I didn’t want to take my laptop to Vegas, so I printed out the first rough draft of Virginia Kate Saga Book2. I read through it and made notes – and part of that process of making notes was noticing words I used over and over that were unnecessary (that sentence is a mouthful and sure could be written tighter – I should fix that –I really should . . . la tee dah).
Filler words. Tic words. We all use them; although, the more you practice your craft and Recognize what you are saying and how you are writing your prose, the more you will be aware of these filler or unnecessary or tic words. Yet, they do creep in when we are writing as we speak (or as the character speaks?), especially when “free-writing” or writing that first draft, or writing in a casual loose way as we do in blog posts, or letters/emails, etcetera.
Some “tic” words are: little, just, that, so, then, very, really. It doesn’t mean you never use these words, it means to make sure you aren’t peppering your manuscript with unnecessary words that, well, aren’t necessary. Do a search for “so” or “just” or “very” and see how many come up.
I did a search for “felt” and was amazed at how many times Virginia Kate said she felt something instead of showing it. Sure, sometimes “felt” fits, but in more than half the incidences I used “felt” I was able to delete it and sometimes several words along with it and create a stronger image.
I read something a few weeks ago, and it was peppered with “suddenly” – Suddenly, someone grabbed her arm; suddenly, the wind came; suddenly, she ran to meet her friend, suddenly, the car rounded the corner. Look at your manuscript—do you really need that “suddenly” when the action and/or dialogue itself can show immediacy? (Later in another post I want to talk about ING and LY words.)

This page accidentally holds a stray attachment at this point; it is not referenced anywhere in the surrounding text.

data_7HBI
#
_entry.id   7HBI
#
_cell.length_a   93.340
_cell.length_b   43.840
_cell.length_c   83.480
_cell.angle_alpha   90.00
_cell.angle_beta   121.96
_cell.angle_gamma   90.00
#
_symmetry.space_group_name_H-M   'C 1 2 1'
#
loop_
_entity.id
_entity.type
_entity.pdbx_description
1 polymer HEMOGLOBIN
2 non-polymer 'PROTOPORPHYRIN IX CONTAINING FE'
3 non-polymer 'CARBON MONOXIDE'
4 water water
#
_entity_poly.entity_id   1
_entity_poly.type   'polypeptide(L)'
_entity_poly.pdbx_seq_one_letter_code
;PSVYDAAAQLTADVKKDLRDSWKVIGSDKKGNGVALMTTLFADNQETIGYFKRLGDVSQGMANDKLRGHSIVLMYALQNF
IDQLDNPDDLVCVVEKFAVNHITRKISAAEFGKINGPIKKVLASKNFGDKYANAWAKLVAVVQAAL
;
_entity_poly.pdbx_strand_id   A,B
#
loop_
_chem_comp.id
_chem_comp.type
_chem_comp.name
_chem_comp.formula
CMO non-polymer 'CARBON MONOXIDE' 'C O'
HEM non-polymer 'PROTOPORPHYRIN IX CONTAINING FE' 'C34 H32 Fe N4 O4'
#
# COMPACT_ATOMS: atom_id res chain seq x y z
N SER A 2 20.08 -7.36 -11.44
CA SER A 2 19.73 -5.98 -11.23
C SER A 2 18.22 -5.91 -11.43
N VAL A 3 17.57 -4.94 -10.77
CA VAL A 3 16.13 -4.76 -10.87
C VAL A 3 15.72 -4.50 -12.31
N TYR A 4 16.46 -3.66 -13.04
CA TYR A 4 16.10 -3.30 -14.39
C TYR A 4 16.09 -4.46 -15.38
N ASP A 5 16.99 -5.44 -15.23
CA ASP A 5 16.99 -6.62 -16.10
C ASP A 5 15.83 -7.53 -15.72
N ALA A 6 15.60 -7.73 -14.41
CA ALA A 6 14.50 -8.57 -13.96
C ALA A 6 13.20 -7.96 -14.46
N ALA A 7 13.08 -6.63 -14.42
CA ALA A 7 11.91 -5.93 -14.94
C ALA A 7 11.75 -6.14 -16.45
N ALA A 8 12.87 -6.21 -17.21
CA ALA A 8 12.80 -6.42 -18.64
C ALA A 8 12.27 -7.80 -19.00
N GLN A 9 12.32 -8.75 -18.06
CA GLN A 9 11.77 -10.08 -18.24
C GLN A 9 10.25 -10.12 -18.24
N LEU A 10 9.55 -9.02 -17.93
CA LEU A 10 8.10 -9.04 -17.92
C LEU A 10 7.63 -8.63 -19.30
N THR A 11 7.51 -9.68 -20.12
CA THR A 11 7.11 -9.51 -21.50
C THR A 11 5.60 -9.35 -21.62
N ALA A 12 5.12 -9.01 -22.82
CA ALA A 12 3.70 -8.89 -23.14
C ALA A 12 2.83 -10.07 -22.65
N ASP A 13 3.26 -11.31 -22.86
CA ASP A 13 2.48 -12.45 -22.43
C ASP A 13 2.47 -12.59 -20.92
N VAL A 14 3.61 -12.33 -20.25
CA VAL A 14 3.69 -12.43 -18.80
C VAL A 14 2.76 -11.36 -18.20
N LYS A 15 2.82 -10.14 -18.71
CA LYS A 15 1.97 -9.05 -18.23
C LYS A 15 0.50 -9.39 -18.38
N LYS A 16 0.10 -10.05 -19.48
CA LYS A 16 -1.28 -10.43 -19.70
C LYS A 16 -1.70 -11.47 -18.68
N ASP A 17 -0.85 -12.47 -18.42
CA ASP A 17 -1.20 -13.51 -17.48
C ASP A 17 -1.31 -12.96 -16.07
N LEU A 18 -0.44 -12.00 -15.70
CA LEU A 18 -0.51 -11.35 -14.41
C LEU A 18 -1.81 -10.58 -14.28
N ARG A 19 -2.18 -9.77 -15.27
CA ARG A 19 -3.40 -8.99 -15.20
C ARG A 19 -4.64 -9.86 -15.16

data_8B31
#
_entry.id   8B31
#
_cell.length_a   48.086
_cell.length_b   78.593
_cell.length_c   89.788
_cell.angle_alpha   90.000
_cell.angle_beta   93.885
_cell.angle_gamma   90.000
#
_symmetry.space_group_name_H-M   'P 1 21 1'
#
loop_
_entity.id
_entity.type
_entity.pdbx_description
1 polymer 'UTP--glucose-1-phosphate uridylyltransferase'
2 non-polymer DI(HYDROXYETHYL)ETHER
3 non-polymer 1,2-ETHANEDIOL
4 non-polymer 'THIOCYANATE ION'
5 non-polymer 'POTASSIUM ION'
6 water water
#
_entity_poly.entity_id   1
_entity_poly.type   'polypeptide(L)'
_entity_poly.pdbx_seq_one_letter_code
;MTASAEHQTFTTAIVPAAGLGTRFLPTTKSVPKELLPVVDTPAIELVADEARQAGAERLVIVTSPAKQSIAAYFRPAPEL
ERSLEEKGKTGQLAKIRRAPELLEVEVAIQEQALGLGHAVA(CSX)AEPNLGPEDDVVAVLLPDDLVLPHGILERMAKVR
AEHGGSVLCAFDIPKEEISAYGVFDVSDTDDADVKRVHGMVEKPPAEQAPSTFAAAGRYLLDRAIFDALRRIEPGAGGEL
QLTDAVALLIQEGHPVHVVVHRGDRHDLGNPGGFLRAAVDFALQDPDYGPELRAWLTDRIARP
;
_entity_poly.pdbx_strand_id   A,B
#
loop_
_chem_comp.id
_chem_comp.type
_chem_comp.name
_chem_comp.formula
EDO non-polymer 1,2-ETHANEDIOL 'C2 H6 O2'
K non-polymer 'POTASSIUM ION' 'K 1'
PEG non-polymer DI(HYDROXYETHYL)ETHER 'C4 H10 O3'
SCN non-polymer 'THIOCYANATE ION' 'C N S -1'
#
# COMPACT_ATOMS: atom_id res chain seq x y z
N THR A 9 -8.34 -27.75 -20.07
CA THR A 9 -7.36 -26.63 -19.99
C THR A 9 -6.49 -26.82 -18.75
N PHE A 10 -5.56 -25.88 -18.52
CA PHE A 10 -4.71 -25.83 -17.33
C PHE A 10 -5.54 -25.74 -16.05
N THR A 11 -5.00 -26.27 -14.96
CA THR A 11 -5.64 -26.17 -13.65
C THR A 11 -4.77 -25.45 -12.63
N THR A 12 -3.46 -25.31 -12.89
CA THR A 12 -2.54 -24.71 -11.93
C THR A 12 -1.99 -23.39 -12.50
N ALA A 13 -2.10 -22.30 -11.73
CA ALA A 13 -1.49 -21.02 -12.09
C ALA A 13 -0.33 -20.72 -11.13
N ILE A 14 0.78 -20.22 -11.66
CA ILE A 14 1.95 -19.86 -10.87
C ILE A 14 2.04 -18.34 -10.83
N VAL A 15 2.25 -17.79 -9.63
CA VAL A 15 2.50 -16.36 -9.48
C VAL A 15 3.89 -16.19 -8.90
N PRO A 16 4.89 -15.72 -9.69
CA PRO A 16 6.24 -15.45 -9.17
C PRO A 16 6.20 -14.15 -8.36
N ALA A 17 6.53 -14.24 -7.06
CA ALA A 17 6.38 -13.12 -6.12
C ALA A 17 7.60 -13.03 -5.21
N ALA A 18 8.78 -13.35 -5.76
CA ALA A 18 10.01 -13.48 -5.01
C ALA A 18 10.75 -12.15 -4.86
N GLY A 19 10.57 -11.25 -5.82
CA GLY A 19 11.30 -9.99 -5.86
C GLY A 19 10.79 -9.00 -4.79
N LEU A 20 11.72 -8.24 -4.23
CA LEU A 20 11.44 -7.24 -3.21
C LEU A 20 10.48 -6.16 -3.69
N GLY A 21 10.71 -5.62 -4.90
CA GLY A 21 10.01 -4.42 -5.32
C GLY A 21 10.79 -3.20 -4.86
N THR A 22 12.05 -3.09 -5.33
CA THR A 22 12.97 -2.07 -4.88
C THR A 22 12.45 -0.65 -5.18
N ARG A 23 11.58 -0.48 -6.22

We all hear/say “started to;” I wrote “started to” up until months ago when it “started to” blare out at me—as in: I started to run. I started to eat. I started to drive my car. Look for “started to” in your manuscript –can it be changed to a more direct action? I took out “started to” from my manuscripts (unless one or two sneaked in there unnoticed). It’s just one of those phrases that “started to” bother me and I can’t tell you why. Use it if you want, but use it sparingly.
What about those similes? “Her hair was like an old frayed rope . . .” that’s a simile – when you use “like a” or “as a.” When I go through my manuscript, I watch for overuse of simile and metaphor—and I tend to like to use those things quite a bit. But I’m tougher on similes – those “like a . . .”phrases.
Read your manuscript with a critical eye and tighten it, tighten it. Sure, we’ll always have “extra filler words” or use too many similes or use passive phrasing instead of direct action or could write in a better way (look at this blog post for gawds sake!); after all, who is Perfect? And if we spend all of our time creating Perfection in our manuscripts, we’ll never be able to say, “I’m done . . . ” However, the more you know, the more power you have with your words and language to make images, your work, come alive–to carry your audience along on a ride. You want to hear, “I couldn’t put down your book…” You don’t want your reader snagging on snaggibles. Know the rules so you can break them. Be aware of “tic” words so you can eliminate them. Practice your craft. Read your ms with a critical eye, once you get that first draft down.
This post is teeming with ways to tighten my prose and get rid of unnecessary words and write in a more direct way and yada yada blah blah and blah! But, I’m sure you all will forgive me as I fly by – whoooooshhhhh!
What are your “tic” words or phrases? Or, what are your “pet peeves” when reading someone’s work?